The Bank of Japan (BOJ) maintained ultralow interest rates on Friday and held off making changes to its controversial bond yield control policy, leaving options open ahead of a leadership transition in April.
Though widely expected by most analysts, the decision sent the yen and local bond yields tumbling as some investors unwound bets that retiring central bank governor Haruhiko Kuroda would tweak the yield curve control (YCC) at his last policy meeting.
Kuroda leaves the bank with a mixed legacy: his massive stimulus is praised for pulling the economy out of deflation, but has strained bank profits and distorted market function with prolonged low interest rates. And the country’s economic growth has remained tepid.
“The BOJ has been taking various steps to mitigate the side effects of its monetary easing. I can say that the benefits of our monetary easing have far exceeded the demerits,” Kuroda told a post-meeting briefing, defending his decade-long stimulus program.
At its two-day meeting that ended on Friday, the BOJ maintained its short-term interest rate target at –0.1 per cent and that for the 10-year bond yield around 0 per cent.
It also left unchanged a band set around the 10-year yield target that allows the yield to fall or rise up to 0.5 per cent. Markets have been increasingly testing the upper end of that cap as investors bet that the BOJ will have to change course soon.
“The decision to uphold policy rates comes at a cost. The BOJ will be forced to continue its massive JGB purchases to stem speculation of additional YCC tweaks, which will worsen market liquidity,” said Norihiro Yamaguchi, senior economist at Oxford Economics.
The yen was last down 0.4 per cent at 136.66 per dollar, trimming losses after a knee-jerk plunge of as much as 0.6 per cent after the no-surprises decision. The Nikkei average slumped the most in almost three months as bank shares tumbled.
The benchmark 10-year Japanese government bond (JGB) yield pulled back sharply from the BOJ’s 0.5 per cent ceiling to hit 0.385 per cent, its lowest since Jan. 24. The yield on the 368th 10-year note turned negative in a fresh sign of the severe market distortion caused by YCC.
Many investors expect the central bank to phase out the yield cap when Kuroda’s successor, Kazuo Ueda, takes the helm in April.
A majority of economists polled by Reuters expect the BOJ to end the yield control policy this year, with half saying Ueda will carry out tweaks to the policy within three months.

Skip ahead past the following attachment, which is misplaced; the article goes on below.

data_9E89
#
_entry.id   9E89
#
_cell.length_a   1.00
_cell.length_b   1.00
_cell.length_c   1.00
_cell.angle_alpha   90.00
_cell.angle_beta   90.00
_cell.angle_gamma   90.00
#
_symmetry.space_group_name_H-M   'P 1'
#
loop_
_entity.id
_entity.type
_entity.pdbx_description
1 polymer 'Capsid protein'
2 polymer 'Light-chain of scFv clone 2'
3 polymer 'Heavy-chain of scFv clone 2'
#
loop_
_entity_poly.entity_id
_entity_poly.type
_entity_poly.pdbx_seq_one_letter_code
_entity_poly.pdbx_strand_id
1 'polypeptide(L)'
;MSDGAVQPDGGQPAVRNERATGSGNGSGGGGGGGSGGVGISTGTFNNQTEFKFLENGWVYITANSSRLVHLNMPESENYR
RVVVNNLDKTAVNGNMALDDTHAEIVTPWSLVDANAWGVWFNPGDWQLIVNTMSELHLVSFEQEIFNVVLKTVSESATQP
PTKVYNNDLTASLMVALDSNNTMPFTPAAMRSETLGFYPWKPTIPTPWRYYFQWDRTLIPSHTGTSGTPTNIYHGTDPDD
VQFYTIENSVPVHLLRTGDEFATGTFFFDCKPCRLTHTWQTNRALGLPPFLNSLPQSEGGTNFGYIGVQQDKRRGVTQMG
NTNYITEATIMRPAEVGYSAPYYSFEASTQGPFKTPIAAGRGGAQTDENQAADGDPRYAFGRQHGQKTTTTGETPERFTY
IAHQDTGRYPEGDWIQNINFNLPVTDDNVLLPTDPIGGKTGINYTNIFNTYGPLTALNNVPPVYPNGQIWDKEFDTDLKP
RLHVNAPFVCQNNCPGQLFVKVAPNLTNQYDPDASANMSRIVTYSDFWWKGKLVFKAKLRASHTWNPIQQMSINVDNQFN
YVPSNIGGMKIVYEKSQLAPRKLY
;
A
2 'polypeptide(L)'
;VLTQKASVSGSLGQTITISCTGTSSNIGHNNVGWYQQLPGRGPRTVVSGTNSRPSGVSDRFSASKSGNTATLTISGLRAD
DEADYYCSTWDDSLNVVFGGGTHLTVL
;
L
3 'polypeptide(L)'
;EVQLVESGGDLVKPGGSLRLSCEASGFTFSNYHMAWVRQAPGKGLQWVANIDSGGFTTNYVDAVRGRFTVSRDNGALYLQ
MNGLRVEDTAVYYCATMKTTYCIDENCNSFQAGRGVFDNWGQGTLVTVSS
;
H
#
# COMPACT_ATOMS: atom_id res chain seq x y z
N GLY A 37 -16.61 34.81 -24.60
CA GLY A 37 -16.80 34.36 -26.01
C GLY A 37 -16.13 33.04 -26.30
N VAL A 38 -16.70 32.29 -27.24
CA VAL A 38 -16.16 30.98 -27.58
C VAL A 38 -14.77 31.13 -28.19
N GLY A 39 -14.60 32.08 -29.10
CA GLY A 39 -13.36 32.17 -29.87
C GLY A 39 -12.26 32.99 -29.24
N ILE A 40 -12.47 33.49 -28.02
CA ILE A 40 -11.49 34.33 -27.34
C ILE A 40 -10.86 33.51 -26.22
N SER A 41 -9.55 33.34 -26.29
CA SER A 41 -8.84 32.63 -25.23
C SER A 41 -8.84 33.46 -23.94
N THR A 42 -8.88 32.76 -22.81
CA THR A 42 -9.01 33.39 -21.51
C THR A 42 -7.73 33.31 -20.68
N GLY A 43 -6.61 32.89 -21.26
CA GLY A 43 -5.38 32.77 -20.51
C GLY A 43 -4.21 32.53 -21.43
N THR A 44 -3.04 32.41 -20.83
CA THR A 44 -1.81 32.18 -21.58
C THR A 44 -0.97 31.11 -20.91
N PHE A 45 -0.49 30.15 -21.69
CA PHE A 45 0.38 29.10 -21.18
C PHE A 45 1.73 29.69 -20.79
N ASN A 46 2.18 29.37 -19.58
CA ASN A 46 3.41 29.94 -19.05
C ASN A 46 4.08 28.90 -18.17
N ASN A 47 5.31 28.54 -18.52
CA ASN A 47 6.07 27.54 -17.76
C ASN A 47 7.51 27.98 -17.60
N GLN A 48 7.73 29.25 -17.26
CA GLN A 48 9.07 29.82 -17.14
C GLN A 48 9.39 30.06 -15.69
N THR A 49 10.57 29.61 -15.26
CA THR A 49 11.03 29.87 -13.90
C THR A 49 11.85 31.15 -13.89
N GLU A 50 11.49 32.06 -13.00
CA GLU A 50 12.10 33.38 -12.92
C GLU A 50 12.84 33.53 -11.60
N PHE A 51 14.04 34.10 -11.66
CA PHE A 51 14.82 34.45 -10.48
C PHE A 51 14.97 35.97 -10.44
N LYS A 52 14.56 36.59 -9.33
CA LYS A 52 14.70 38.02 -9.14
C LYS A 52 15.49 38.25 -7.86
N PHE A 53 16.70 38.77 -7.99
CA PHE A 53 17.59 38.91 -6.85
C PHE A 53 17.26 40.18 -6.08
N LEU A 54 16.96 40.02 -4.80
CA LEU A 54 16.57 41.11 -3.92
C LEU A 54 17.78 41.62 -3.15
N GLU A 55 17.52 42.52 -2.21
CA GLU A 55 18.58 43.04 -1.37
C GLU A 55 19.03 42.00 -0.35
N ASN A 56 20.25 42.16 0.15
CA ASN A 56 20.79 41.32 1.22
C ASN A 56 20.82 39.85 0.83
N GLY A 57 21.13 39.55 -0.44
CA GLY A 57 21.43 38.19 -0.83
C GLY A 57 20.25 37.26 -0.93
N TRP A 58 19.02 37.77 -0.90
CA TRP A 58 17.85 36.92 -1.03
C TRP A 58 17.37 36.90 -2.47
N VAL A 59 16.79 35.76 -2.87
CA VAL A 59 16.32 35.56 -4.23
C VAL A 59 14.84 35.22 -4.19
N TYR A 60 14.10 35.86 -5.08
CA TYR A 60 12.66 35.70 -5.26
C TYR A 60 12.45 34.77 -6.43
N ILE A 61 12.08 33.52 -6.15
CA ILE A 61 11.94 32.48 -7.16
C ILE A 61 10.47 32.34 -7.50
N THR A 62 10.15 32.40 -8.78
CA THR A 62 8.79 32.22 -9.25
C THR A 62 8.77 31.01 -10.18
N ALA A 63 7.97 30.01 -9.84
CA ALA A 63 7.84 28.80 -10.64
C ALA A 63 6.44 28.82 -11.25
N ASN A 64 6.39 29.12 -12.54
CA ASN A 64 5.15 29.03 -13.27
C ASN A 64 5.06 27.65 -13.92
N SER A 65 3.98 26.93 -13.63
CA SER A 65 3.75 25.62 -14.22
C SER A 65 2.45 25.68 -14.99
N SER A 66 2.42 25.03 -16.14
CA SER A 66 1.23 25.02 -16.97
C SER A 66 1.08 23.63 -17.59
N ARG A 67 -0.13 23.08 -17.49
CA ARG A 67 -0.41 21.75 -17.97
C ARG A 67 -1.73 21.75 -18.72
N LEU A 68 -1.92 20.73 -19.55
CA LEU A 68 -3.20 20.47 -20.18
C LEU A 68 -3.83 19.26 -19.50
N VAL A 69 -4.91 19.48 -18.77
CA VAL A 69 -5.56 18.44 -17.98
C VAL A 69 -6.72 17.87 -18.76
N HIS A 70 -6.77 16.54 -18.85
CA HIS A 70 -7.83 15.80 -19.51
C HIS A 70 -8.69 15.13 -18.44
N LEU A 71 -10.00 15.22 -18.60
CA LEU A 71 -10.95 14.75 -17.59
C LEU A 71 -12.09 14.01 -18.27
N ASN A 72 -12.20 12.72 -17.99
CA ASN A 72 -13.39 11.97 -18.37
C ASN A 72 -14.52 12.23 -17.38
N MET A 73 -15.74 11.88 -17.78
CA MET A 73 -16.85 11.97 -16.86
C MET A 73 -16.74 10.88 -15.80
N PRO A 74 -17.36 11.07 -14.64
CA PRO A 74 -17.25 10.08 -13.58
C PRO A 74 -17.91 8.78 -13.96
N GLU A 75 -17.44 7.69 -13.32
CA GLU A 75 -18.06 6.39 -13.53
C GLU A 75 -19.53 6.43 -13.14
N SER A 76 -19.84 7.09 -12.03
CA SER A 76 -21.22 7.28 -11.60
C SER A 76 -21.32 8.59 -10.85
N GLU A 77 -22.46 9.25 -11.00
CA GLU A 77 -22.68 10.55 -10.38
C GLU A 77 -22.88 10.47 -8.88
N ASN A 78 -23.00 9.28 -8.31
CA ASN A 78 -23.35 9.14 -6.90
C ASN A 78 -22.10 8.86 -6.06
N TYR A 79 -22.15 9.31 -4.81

“Ueda won’t abruptly move and probably wait until his second meeting in June, in changing forward guidance and YCC,” said Masamichi Adachi, senior Japan economist at UBS Securities.
“The BOJ will likely abandon its 10-year bond yield target, while maintaining negative interest rates, to arrest distortions in the yield curve,” he said.
For now, the BOJ maintained its dovish guidance on the future policy path, saying that it expects short– and long-term policy rates to remain “at their present or lower levels.”
Kuroda said Japan was making progress toward sustainably achieving the BOJ’s 2 per cent price goal, with inflation expectations heightening and more companies announcing wage hike plans.
“But there’s still various uncertainties surrounding the economy. As such, it’s important to maintain massive stimulus for the time,” he said.
Kuroda also said he expects market function to gradually improve by conducting “flexible” market operations, underscoring the BOJ’s intention to deal with distortions in the yield curve with existing tools rather than by overhauling YCC.
With inflation exceeding its 2 per cent target, the BOJ has been forced to ramp up bond buying to defend the 0.5 per cent cap set for the 10-year bond yield – at the cost of distorting the shape of the yield curve and causing dysfunction in the bond market.
Kuroda repeated that consumer inflation, now running at double the pace of the BOJ’s 2 per cent target, will begin to slow as the effect of past spikes in fuel and raw material prices fades.
Data released on Friday showed Japan’s wholesale prices rose 8.2 per cent in February from a year earlier to mark the second straight month of year-on-year slowdown, heightening the chance the rise in consumer inflation will start to moderate in coming months.
In parliament hearings last month, Ueda echoed Kuroda’s calls to keep ultra-loose policy. But the incoming governor said he had ideas on how to exit low rates, and was open to the idea of reassessing the current policy framework.
The upper house of parliament on Friday approved the government’s appointment of Ueda and his two new deputies, Shinichi Uchida and Ryozo Himino, finalizing the confirmation of the new BOJ leadership.
Ueda will chair his first policy meeting on April 27-28, when the board will produce closely watched, fresh quarterly growth and price forecasts extending through fiscal 2025.